When asked several months after retiring from a long career in higher education how her retirement was going a client replied, “I made the classic mistake”.  I asked, what was the mistake? “I retired from something instead of to something,” she said.  She went on to explain that she really did not have a lifestyle plan when she retired. Her spouse was still working and she found herself wandering into retirement. It had taken her the better part of a year to figure out how to live daily life in retirement. She had to adjust and adapt. One example she gave was that when she retired she hired a personal trainer to come to her house twice per week.  After several months of working with the trainer, she told the trainer “I am not having you come to the house anymore”. Astonished, the trainer asked why?  The reply was “from now on I am coming to your facilities”.  Furthermore, she was increasing her sessions from two to three days per week. My client realized she needed to get out of the house more and to have more social interactions.

Fortunately, she and her husband did have a financial plan for retirement. That however is not always the case. Recently I met with a couple that had been retired for about a year. They wanted to know if they should commence their Social Security. They were ages 65 and 63. They were considering filing before their Full Retirement Ages. They had no plan for managing retirement cash flow nor a spenddown plan. Similar to my client who realized after she retired that she need a life plan, they needed a financial plan. It was not too late.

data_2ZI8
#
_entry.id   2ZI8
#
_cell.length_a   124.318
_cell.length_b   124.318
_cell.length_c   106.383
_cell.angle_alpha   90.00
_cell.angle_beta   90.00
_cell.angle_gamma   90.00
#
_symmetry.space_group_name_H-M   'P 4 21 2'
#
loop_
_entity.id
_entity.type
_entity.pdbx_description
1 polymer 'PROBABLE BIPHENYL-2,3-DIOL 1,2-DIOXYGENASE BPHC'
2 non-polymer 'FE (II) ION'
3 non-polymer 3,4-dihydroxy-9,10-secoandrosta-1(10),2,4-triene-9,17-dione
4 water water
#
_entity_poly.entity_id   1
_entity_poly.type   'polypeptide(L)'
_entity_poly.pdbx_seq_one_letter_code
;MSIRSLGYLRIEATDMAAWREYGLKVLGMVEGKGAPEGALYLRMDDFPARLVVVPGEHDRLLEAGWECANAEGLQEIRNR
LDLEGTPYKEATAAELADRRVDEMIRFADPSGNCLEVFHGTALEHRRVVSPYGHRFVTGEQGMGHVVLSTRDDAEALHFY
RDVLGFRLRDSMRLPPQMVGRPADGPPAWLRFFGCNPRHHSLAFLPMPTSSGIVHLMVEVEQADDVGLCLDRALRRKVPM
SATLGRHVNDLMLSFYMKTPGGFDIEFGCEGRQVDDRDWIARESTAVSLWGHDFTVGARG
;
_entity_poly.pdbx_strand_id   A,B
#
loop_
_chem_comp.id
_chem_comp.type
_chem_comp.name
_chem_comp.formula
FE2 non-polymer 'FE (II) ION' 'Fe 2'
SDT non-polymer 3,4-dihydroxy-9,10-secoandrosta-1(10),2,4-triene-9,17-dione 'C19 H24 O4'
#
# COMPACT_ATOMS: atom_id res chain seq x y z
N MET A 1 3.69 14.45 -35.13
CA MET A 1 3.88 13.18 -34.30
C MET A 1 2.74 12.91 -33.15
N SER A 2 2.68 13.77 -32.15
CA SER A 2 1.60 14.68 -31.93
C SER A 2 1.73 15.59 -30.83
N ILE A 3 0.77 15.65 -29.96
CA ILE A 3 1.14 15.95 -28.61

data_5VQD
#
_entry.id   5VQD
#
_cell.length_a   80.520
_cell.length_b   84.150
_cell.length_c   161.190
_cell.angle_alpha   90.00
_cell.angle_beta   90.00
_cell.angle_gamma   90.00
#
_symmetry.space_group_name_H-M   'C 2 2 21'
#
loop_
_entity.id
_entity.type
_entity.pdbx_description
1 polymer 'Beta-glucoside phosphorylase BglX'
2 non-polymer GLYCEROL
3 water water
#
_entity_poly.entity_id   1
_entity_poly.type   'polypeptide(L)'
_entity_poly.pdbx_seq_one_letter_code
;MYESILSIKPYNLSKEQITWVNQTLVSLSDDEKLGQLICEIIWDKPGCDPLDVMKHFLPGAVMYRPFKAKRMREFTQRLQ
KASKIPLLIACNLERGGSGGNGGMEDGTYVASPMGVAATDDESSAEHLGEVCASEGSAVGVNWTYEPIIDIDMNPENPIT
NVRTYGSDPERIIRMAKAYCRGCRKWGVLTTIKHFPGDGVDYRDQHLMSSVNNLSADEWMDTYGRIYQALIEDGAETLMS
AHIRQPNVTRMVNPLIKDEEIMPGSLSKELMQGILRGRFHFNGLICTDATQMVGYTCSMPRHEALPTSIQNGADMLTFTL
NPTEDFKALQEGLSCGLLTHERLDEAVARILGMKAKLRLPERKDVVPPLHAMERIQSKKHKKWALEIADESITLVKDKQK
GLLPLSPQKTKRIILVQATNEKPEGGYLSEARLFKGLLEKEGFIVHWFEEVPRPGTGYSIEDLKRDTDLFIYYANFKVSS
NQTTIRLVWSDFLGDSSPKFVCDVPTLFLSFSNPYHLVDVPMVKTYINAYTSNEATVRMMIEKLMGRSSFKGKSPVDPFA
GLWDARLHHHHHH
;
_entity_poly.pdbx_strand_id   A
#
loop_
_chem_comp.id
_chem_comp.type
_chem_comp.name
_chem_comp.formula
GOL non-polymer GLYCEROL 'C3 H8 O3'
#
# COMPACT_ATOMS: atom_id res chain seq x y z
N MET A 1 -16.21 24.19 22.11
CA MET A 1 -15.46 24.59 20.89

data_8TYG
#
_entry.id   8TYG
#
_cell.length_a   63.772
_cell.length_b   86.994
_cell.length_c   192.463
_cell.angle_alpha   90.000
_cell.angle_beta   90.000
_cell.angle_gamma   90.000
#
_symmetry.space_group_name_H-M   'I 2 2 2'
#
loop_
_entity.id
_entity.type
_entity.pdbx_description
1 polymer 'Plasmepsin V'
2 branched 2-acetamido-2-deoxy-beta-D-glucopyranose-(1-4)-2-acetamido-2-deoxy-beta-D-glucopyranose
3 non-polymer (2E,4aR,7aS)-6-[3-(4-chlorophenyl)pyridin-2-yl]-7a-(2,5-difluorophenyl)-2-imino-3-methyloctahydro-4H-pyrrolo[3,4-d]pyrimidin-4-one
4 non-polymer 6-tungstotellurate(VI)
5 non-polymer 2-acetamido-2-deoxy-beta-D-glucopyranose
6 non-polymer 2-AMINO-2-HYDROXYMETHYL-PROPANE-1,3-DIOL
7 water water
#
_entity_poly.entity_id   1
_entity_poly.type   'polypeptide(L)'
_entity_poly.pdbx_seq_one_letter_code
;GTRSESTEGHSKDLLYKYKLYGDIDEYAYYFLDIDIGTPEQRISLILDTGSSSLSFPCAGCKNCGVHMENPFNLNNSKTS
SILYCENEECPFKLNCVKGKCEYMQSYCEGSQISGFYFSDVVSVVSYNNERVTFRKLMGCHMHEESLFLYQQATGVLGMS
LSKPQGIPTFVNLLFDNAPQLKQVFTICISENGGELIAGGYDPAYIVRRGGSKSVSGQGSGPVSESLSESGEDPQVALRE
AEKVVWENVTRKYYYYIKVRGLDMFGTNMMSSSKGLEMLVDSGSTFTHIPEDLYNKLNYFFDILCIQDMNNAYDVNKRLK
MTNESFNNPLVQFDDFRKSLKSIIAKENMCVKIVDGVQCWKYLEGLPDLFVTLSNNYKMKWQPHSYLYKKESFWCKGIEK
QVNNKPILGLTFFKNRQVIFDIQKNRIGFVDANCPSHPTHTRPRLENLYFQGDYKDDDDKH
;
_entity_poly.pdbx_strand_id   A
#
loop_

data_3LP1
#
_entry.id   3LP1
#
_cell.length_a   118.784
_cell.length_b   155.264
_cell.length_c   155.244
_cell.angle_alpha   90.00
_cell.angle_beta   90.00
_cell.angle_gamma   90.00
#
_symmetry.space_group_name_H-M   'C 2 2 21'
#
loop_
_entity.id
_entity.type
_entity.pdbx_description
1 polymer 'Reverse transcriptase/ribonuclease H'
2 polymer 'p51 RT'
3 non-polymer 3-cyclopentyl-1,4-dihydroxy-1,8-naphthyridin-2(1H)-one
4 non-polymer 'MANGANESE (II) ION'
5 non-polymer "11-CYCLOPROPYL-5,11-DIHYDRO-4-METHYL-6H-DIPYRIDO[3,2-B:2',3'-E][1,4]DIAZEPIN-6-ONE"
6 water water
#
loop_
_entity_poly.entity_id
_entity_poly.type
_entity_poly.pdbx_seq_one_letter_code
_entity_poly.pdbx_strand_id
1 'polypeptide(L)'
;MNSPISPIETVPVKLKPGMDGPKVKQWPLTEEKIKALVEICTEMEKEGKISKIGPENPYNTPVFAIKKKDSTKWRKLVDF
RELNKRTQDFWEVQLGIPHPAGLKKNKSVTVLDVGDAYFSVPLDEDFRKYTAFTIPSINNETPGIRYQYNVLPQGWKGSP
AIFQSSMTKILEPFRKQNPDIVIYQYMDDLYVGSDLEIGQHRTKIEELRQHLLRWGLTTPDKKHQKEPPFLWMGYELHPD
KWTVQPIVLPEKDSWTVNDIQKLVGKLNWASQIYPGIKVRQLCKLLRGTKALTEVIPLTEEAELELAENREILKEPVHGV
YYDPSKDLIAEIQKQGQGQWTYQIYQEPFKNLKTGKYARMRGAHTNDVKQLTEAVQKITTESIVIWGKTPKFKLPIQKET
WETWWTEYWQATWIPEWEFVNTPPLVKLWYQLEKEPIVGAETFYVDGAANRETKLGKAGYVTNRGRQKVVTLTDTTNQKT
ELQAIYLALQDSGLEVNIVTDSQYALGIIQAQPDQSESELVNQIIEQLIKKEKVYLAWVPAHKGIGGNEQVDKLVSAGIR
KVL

The message, as it so often is, was that the best approach for their financial management “depends” on their specific circumstances.   To be examined was how much and when should they withdraw from their various “buckets” of cash, investments and retirement accounts and, of course, should they start Social Security retirement benefits now.

A key factor was that the value of their IRAs are substantial. Once those are subject to Required Minimum Distributions their income including Social Security and investment income will be higher than at present and likely they will be subject to some level of Medicare Income Related Monthly Adjustments. Also discussed were attitudes about investment risk and money.

A flexible plan based, in part, on thoughtful tax and cash management planning was developed. Like lifestyle changes, financial plans can be developed and adjusted after retirement commences. For the couple that met with me, they had reached their “now what?” moment and took a positive action to meet with a financial planner. They did well to recognize they needed to develop a plan, take associated actions and continue retirement with a financial plan in place. Retirement is a new beginning and time to plan accordingly.

Perhaps this is you. Retirement planning is a core component of financial planning that we undertake for clients.  If you are interested in finding out more we are glad to schedule an absolutely no obligation meeting or discussion to help you feel confident that your retirement is well planned.